Label: Crammed Discs, Made To Measure

Tracklist:
1.   Pretty Ugly
2.   Austere And Hungry
3.   Bold Condensed
4.   Sirens
5.   Nature Of Slam
6.   Plastic Surgery

Credits:
Handclaps, Voice – Nana Vasconçelos
Percussion – Cyro Baptista
Violin, Viola – Jill Jaffe
Music By – Arto Lindsay, Peter Scherer
Recorded By – Martin Bisi
Sampled Voices – David Brisbane, John Walker, Nonni Tryggva

Oliver Lake ‎– NTU: Point From Which Creation Begins (1976)

Style: Free Jazz
Format: CD, Vinyl
Label: Arista, Freedom, Universal Sound

Tracklist:
1.   Africa
2.   Tse'lane
3.   Electric Freedom Colors
4.   Eriee
5.   Zip

Credits:
Congas – Don Moye
Drums – Charles Bobo Shaw
Electric Bass – Don Officer
Electric Piano – Clovis Bordeux
Guitar – Richard Martin
Piano – John Hicks
Producer – John Hicks
Trombone – Joseph Bowie
Trumpet – Baikida E. J. Carroll, Floyd LeFlore
Alto Saxophone, Soprano Saxophone, Flute – Oliver Lake
Instruments – Baikida E. J. Carroll, Floyd LeFlore, Joseph Bowie, Oliver Lakess

NTU: Point from which Creation Begins” was Oliver Lake’s first album and found him mining similar territory that a lot of other young new jazz stars were digging at this time. Equal parts; post bop, fusion, free jazz and psychedelic hippie jam, Lake fit right in with a crowd that included Pharoh Sanders, Donald Byrd and Herbie’s Sextet and its many spin off groups as well. The album opens with “Africa”, an excellent psychedelic groove number that will have many thinking classic Pharoh Sanders. The follow up, “Tse Lane”, is a post bop number that suffers from a slightly out of tune acoustic piano and playing that sounds distracted after the focus of the first number. The band doesn’t really come together on this one.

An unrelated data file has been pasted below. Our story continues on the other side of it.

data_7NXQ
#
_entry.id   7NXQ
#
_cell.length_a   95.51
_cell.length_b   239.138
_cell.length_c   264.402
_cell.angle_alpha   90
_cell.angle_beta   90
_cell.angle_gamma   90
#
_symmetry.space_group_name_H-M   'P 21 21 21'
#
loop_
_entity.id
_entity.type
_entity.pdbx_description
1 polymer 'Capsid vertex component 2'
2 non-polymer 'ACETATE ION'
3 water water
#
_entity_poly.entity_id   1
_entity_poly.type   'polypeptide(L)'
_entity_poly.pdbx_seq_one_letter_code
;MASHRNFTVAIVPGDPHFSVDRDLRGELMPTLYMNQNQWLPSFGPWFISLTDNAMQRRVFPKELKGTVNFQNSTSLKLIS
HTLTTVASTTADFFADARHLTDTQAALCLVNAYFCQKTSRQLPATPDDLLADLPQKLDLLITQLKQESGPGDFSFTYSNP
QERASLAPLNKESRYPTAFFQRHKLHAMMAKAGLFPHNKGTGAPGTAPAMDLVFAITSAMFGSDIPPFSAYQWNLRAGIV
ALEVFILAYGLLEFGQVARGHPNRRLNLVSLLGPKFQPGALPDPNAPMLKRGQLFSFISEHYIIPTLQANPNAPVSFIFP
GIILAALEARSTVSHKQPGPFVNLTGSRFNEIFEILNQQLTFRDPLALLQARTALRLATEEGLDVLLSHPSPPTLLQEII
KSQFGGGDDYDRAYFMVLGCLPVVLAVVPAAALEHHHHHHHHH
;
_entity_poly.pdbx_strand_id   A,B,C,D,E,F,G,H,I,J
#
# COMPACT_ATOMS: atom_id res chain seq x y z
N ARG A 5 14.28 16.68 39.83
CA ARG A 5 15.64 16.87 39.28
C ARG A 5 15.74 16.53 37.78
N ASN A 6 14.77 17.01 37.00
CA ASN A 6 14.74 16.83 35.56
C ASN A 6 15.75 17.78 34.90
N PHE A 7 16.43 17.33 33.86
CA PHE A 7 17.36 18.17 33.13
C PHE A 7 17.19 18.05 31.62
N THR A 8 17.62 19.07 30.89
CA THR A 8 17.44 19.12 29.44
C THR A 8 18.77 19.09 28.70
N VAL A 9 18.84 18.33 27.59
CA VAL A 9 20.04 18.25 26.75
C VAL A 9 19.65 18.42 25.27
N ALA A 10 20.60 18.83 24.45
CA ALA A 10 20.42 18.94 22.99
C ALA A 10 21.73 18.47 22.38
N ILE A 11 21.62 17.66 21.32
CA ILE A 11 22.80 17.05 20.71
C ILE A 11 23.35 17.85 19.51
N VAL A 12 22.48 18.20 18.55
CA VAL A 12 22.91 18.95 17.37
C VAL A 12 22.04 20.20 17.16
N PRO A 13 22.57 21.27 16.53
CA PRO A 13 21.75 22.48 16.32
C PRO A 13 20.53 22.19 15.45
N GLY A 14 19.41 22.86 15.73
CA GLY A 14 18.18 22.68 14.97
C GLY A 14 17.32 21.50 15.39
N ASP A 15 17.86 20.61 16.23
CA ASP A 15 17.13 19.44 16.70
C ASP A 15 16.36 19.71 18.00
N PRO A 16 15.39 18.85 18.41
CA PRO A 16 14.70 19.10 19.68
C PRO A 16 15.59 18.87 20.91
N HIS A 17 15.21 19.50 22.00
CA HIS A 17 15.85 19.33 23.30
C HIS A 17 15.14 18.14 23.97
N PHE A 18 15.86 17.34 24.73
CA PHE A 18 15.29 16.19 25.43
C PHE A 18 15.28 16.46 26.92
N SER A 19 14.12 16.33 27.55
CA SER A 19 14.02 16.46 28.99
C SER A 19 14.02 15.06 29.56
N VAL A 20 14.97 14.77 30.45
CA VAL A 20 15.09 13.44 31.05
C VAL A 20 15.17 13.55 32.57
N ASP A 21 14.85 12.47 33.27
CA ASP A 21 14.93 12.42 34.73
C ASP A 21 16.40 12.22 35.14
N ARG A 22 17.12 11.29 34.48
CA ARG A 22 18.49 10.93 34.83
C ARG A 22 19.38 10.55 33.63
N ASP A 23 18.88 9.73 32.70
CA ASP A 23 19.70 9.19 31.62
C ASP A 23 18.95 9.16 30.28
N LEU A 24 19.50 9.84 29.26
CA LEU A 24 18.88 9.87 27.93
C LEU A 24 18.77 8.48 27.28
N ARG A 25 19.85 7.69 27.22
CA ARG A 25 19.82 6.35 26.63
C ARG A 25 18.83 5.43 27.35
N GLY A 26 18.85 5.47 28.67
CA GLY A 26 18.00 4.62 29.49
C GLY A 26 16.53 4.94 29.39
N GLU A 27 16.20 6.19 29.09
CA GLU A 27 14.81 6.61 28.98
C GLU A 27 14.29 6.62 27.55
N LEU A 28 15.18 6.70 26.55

Side two opens with “Electric Freedom Colors”, after a lengthy Chicago style pointillist noise section (Joeseph Bowie, Don Moye and other AACM types have a strong presence here), the band hit’s a slow groove and guitar phenom Richard Martin takes over. Martin uses a non-distorted natural jazz tone sound, but also adds variable reverb depth for a slight psychedelic touch and just rips on some of the most fierce outside lines this side of Sonny Sharrock and Pete Cosey. The following “Eiree” is quiet and abstract, yet tense as the band interjects sounds that point to what’s to come. On the album closer, “Zip”, the band goes for the classic avant-garde jugular with an all-out free blowing session and keeps things interesting by passing around the solos before the whole band joins in for the final onslaught. 
Another great album from that classic early 70s era when so many young musicians were taking in everything from Coltrane to Hendrix, and Stockhausen too.
Jazz Music Archives